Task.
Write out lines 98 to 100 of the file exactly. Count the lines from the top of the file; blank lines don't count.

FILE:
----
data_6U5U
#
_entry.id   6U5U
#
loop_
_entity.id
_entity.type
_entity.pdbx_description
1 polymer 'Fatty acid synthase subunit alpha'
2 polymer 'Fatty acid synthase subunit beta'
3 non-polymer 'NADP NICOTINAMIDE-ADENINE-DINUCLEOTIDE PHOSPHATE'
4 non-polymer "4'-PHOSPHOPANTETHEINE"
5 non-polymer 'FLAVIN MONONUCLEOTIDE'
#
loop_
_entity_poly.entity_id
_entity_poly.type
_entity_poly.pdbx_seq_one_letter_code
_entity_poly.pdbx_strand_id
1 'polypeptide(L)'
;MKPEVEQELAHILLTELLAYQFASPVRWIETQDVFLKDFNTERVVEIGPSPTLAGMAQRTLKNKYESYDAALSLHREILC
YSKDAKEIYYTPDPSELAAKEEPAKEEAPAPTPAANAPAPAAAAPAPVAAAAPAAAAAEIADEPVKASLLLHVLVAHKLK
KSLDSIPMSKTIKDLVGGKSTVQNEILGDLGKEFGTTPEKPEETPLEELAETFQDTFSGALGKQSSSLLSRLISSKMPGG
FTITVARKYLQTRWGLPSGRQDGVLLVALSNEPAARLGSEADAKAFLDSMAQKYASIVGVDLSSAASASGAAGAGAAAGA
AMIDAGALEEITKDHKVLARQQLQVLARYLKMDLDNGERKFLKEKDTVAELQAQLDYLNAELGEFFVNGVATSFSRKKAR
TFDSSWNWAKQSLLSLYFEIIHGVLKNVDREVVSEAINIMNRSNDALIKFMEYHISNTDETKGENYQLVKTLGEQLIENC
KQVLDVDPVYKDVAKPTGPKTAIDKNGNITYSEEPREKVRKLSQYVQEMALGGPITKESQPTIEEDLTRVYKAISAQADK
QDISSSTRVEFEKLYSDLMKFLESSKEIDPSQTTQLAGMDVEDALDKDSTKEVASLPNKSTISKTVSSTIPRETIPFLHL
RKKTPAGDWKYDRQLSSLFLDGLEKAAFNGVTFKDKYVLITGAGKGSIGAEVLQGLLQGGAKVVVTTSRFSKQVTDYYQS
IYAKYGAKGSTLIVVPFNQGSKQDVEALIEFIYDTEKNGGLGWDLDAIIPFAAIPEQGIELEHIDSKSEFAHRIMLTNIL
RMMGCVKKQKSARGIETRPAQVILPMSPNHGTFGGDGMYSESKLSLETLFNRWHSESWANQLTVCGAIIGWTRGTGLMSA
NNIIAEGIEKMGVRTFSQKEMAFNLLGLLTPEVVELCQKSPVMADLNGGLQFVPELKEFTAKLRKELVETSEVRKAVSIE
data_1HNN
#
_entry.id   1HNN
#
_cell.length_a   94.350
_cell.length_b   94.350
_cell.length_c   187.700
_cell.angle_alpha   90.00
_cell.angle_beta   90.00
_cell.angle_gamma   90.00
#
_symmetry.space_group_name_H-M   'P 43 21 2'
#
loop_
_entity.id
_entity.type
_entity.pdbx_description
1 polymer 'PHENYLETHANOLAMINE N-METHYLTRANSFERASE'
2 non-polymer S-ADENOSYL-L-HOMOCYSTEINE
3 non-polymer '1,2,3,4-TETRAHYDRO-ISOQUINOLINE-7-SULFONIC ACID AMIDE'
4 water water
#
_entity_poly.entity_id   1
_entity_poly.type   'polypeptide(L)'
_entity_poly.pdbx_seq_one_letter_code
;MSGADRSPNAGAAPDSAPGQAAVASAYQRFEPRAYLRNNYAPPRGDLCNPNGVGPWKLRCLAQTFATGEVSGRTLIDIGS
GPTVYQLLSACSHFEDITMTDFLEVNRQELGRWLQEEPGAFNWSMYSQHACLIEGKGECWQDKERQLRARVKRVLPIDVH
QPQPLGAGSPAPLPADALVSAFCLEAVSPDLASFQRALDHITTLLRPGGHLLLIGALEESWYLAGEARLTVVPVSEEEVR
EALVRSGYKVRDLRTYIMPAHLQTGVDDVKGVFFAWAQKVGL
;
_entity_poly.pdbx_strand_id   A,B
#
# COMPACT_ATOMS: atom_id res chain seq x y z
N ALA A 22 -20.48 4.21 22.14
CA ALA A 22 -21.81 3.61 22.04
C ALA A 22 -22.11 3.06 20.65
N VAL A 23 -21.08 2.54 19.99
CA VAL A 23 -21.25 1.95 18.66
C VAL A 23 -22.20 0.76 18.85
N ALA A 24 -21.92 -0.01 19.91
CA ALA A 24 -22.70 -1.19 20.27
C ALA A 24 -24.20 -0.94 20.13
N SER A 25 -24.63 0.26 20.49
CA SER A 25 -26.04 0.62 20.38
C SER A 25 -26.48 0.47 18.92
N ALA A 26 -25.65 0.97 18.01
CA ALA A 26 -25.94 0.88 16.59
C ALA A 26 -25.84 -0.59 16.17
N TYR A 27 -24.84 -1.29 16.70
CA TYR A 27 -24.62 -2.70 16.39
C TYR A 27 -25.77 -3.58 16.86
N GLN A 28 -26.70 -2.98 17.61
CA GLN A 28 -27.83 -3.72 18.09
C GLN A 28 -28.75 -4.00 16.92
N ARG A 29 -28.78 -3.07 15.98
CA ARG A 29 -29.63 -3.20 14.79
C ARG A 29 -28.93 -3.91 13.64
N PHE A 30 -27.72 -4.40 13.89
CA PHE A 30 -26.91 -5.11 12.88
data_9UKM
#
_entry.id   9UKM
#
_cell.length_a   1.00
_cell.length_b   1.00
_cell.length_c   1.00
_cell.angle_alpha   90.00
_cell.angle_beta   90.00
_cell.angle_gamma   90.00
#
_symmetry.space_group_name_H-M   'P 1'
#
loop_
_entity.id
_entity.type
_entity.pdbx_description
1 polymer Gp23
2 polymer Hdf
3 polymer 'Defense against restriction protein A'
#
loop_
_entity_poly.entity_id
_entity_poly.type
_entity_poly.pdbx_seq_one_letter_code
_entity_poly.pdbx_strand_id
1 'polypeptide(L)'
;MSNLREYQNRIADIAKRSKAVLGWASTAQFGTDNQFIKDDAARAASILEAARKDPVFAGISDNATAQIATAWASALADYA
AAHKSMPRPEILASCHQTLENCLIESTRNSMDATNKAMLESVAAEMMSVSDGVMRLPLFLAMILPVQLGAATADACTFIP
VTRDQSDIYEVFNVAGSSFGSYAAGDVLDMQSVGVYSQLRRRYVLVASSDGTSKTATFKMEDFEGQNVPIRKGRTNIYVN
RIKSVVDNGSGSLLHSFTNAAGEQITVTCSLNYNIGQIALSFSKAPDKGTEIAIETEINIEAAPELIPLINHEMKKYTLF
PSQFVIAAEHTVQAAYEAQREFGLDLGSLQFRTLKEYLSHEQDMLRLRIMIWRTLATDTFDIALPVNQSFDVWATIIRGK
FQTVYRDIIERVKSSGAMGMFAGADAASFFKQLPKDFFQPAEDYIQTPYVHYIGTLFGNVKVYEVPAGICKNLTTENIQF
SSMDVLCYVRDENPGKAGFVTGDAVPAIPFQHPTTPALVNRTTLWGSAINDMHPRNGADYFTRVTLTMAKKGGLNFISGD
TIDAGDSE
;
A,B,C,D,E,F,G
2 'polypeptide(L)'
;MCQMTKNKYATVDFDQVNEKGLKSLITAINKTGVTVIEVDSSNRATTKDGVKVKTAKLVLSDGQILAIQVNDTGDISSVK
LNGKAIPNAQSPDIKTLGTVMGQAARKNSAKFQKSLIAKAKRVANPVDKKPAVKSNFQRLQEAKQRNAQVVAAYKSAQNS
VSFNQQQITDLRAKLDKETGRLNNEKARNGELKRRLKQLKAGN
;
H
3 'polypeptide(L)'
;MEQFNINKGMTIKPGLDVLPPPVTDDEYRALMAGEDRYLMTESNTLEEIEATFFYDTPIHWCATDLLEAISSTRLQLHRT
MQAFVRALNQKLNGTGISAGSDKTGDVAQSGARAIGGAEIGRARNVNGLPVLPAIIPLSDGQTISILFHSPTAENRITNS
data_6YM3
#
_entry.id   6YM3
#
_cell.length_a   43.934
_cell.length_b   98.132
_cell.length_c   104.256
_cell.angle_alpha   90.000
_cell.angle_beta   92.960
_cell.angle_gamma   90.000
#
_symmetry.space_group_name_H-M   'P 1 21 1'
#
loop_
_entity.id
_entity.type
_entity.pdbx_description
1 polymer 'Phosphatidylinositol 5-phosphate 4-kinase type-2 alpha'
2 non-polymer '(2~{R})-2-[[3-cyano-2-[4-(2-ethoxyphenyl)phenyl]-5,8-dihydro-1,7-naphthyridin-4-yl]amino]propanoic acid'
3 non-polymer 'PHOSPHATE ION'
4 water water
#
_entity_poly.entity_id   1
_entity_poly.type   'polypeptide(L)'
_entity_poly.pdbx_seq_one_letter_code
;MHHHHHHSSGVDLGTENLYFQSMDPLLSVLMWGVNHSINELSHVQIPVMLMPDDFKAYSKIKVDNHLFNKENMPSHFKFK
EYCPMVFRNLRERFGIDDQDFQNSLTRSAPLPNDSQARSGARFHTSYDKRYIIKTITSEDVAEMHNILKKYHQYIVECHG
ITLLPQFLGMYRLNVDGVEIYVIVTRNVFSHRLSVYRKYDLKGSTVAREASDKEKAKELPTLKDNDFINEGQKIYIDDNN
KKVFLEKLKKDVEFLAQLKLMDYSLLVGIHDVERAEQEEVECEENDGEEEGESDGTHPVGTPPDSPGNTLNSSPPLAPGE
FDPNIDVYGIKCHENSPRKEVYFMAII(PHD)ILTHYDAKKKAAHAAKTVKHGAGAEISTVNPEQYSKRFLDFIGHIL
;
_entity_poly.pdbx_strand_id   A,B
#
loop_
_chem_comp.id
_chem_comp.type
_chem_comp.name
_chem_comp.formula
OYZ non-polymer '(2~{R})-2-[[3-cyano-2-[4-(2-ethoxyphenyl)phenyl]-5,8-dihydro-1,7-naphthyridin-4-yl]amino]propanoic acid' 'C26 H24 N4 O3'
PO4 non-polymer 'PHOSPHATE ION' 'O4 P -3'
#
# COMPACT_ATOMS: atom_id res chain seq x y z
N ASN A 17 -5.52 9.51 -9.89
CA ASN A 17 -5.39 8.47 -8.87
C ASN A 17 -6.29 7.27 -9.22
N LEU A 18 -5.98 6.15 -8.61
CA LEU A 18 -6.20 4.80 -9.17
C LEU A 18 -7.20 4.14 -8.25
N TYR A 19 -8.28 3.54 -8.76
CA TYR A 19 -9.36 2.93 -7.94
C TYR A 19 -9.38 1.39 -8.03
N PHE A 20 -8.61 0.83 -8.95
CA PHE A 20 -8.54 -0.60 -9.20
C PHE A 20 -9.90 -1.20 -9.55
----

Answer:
_cell.length_c   1.00
_cell.angle_alpha   90.00
_cell.angle_beta   90.00